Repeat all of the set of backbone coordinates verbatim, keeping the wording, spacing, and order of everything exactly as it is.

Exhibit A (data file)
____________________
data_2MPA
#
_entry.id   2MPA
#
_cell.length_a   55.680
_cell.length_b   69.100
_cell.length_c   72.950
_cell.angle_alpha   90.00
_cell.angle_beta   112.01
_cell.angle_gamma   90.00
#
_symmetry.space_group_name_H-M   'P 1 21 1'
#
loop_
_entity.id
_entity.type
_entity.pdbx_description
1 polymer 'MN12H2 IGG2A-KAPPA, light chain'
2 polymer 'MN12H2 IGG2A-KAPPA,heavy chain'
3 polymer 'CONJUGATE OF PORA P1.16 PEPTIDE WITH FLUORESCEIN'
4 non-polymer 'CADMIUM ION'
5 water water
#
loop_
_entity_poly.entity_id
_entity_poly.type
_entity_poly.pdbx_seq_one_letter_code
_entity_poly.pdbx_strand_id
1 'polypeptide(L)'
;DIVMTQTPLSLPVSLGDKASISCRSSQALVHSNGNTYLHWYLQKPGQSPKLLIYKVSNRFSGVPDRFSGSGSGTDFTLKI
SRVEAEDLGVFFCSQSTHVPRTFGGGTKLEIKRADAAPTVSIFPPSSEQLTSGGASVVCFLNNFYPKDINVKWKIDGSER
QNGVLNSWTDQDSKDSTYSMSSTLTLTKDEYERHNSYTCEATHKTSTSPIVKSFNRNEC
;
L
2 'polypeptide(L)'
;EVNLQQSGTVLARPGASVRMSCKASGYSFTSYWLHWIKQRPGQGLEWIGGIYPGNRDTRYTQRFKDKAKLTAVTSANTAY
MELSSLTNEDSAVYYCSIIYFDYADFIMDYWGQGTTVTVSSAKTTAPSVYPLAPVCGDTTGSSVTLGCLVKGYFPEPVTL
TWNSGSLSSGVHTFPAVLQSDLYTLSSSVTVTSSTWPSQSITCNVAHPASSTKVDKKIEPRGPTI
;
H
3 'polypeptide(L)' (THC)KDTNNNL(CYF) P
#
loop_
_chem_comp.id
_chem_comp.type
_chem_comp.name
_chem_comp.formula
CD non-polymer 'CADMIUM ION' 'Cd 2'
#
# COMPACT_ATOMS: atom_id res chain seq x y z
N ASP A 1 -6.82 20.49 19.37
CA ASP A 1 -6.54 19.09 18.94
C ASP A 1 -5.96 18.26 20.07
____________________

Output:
data_2MPA
#
_entry.id   2MPA
#
_cell.length_a   55.680
_cell.length_b   69.100
_cell.length_c   72.950
_cell.angle_alpha   90.00
_cell.angle_beta   112.01
_cell.angle_gamma   90.00
#
_symmetry.space_group_name_H-M   'P 1 21 1'
#
loop_
_entity.id
_entity.type
_entity.pdbx_description
1 polymer 'MN12H2 IGG2A-KAPPA, light chain'
2 polymer 'MN12H2 IGG2A-KAPPA,heavy chain'
3 polymer 'CONJUGATE OF PORA P1.16 PEPTIDE WITH FLUORESCEIN'
4 non-polymer 'CADMIUM ION'
5 water water
#
loop_
_entity_poly.entity_id
_entity_poly.type
_entity_poly.pdbx_seq_one_letter_code
_entity_poly.pdbx_strand_id
1 'polypeptide(L)'
;DIVMTQTPLSLPVSLGDKASISCRSSQALVHSNGNTYLHWYLQKPGQSPKLLIYKVSNRFSGVPDRFSGSGSGTDFTLKI
SRVEAEDLGVFFCSQSTHVPRTFGGGTKLEIKRADAAPTVSIFPPSSEQLTSGGASVVCFLNNFYPKDINVKWKIDGSER
QNGVLNSWTDQDSKDSTYSMSSTLTLTKDEYERHNSYTCEATHKTSTSPIVKSFNRNEC
;
L
2 'polypeptide(L)'
;EVNLQQSGTVLARPGASVRMSCKASGYSFTSYWLHWIKQRPGQGLEWIGGIYPGNRDTRYTQRFKDKAKLTAVTSANTAY
MELSSLTNEDSAVYYCSIIYFDYADFIMDYWGQGTTVTVSSAKTTAPSVYPLAPVCGDTTGSSVTLGCLVKGYFPEPVTL
TWNSGSLSSGVHTFPAVLQSDLYTLSSSVTVTSSTWPSQSITCNVAHPASSTKVDKKIEPRGPTI
;
H
3 'polypeptide(L)' (THC)KDTNNNL(CYF) P
#
loop_
_chem_comp.id
_chem_comp.type
_chem_comp.name
_chem_comp.formula
CD non-polymer 'CADMIUM ION' 'Cd 2'
#
# COMPACT_ATOMS: atom_id res chain seq x y z
N ASP A 1 -6.82 20.49 19.37
CA ASP A 1 -6.54 19.09 18.94
C ASP A 1 -5.96 18.26 20.07